Neul and BT to build the UK's first IoT city network

Ian Scales
By Ian Scales

May 27, 2014

Milton Keynes by Ian © (CC BY-NC 2.0)

Milton Keynes by Ian © (CC BY-NC 2.0)

Neul and BT are heading up a consortium to deploy Neul’s IoT-focused radio technology using the low-powered ‘Weightless’ specification in Milton Keynes in the UK.

Milton Keynes is, appropriately, the location for the UK’s Open University, a 1960s-style open access university which used to broadcast on the BBC but has now gone mostly online. Both the university and the Milton Keynes municipal authority are part of the consortium.  
The goal is to build a city-wide M2M/IoT network to demonstrate the potential of the smart city glued together by the right radio technology. The consortium therefore hopes to attract as many innovators as possible to use it as a test bed for their IoT applications. It’s been designed to cope with a large number of  both static and mobile sensors. A network of Weightless base stations will be installed to provide the necessary coverage.
“We see this exciting project as a means of establishing an open innovation environment to support the creation of Machine to Machine (M2M) and IoT applications across a whole city. This could include anything from intelligent monitoring of parking spaces in the city to networked bins which signal when they need collecting,” said Alan Ward, Head of Corporate ICT Practice at BT. 
“The project will showcase BT’s capability in managing network services for these applications which will be pivotal in making this initiative a success.”
“We’re excited to be announcing the first dedicated, city-wide network for the IoT here in the UK.” said Stan Boland, CEO of Neul.

“Neul’s low-power, open-access, wide-area network solution provides the key to unlocking a vast variety of new applications, previously impossible or uneconomical with existing communications technologies.“

Not necessarily disruptive

In the slightly longer run Neul hopes and expects that the technology will be picked up with relish by the mobile network operators. The low-powered IoT sensor network can be deployed by them using tiny slivers of their existing licensed spectrum, according to Stan Boland.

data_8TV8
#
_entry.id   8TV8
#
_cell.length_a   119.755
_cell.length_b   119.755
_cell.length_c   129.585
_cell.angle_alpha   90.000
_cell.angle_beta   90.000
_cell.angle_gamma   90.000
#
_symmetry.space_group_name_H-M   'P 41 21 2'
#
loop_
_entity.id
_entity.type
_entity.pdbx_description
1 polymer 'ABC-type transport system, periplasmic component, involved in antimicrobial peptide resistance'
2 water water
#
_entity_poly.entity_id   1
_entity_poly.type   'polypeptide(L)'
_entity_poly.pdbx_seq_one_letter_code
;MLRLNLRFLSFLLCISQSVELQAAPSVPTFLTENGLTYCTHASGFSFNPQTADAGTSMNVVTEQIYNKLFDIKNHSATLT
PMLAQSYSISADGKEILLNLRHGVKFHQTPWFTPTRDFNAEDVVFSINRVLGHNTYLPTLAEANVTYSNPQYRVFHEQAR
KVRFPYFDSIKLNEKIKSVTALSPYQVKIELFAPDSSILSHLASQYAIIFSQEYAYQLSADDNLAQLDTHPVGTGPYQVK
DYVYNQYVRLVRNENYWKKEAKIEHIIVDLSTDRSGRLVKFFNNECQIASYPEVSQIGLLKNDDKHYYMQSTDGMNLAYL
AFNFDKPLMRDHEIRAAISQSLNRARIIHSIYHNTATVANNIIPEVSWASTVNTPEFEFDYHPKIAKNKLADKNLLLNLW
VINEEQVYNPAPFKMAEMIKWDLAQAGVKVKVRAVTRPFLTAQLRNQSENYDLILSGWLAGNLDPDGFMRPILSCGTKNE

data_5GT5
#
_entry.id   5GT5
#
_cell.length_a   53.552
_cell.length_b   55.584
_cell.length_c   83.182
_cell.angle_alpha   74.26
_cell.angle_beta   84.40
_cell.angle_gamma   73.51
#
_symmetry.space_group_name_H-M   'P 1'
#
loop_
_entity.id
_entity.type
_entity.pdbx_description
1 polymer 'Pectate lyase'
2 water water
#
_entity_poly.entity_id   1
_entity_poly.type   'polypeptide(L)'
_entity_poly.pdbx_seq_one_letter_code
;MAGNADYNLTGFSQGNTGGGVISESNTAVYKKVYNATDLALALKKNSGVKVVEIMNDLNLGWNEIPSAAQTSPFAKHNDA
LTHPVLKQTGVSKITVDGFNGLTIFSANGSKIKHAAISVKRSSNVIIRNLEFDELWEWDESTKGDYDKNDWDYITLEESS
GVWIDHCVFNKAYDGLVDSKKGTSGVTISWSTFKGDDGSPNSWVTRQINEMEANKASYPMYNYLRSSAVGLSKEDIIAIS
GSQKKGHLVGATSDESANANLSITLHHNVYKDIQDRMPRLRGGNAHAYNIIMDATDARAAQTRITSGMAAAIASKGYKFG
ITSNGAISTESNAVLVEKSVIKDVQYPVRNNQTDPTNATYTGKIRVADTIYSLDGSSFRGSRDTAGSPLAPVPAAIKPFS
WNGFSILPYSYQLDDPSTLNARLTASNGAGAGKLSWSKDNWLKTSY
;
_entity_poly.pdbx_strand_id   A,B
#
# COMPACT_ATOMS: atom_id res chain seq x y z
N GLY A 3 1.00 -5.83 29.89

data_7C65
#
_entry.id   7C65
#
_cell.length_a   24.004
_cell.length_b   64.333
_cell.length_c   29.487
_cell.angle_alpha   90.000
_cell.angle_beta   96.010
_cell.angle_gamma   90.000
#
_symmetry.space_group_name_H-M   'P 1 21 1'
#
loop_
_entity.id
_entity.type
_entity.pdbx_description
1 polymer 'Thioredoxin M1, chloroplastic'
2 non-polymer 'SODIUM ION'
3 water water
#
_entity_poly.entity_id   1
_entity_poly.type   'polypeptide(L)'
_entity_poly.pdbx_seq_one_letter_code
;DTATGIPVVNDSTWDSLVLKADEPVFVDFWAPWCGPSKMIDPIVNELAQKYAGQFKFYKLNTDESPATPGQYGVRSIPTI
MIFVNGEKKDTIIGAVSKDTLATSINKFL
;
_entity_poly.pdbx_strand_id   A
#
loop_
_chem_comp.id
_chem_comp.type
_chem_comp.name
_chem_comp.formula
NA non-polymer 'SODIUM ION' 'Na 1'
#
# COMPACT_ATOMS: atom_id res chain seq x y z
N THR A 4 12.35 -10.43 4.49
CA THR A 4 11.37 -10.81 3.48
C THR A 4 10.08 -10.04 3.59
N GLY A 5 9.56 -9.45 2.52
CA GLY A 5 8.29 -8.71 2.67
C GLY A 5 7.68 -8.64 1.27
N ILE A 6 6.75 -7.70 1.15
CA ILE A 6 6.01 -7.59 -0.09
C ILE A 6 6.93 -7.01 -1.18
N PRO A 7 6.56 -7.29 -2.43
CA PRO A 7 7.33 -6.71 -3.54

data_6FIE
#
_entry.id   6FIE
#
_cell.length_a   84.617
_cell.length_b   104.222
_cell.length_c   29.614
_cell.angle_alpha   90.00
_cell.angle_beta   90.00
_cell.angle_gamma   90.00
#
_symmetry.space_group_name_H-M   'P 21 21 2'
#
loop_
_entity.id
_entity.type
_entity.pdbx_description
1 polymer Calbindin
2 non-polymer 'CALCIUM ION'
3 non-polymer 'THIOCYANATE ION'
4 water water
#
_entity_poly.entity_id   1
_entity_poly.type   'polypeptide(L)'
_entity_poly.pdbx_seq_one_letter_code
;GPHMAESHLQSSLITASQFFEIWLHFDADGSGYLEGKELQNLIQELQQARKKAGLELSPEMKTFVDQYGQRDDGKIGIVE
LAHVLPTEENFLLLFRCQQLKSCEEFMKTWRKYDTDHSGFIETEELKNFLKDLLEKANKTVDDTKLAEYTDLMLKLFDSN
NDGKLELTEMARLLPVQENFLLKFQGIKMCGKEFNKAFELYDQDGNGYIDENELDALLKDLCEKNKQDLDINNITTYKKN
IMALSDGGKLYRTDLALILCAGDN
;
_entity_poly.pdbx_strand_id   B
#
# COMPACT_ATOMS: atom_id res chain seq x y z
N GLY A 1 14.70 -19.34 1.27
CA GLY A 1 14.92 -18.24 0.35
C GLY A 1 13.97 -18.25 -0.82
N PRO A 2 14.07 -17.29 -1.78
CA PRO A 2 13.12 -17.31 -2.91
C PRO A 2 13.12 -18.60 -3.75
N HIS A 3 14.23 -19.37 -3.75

Better yet, it will be possible to deploy the network-side technology in software. But because of this, a Neul spokesperson told me, the service will have to be standardised and certified before it can be let loose. 
Two reasons:  it has to work flawlessly from day one and, always a big one for large network operators, there will have to be strong standards in place so each operator can avoid being held over a barrel (quite so much) by a single supplier. 
The standardisation process is expected to take 18 months, but there is already strong interest being shown by mobile operators, it’s claimed. 
That makes sense. Mobile operators are desperate to hold onto and monetize M2M/IoT beyond the cellular modules they deploy at present.  The ‘traditional’  market will continue to prosper but there’s a very large mass market for IoT sitting and waiting. 
That market (the billions of devices often spoken of whenever IoT enthusiasts gather) needs very (very) low cost and low-powered module support, so that in turn rules out cellular as it appears today (or tomorrow for that matter).  The Neul technology on the other hand looks like an ideal fit. 

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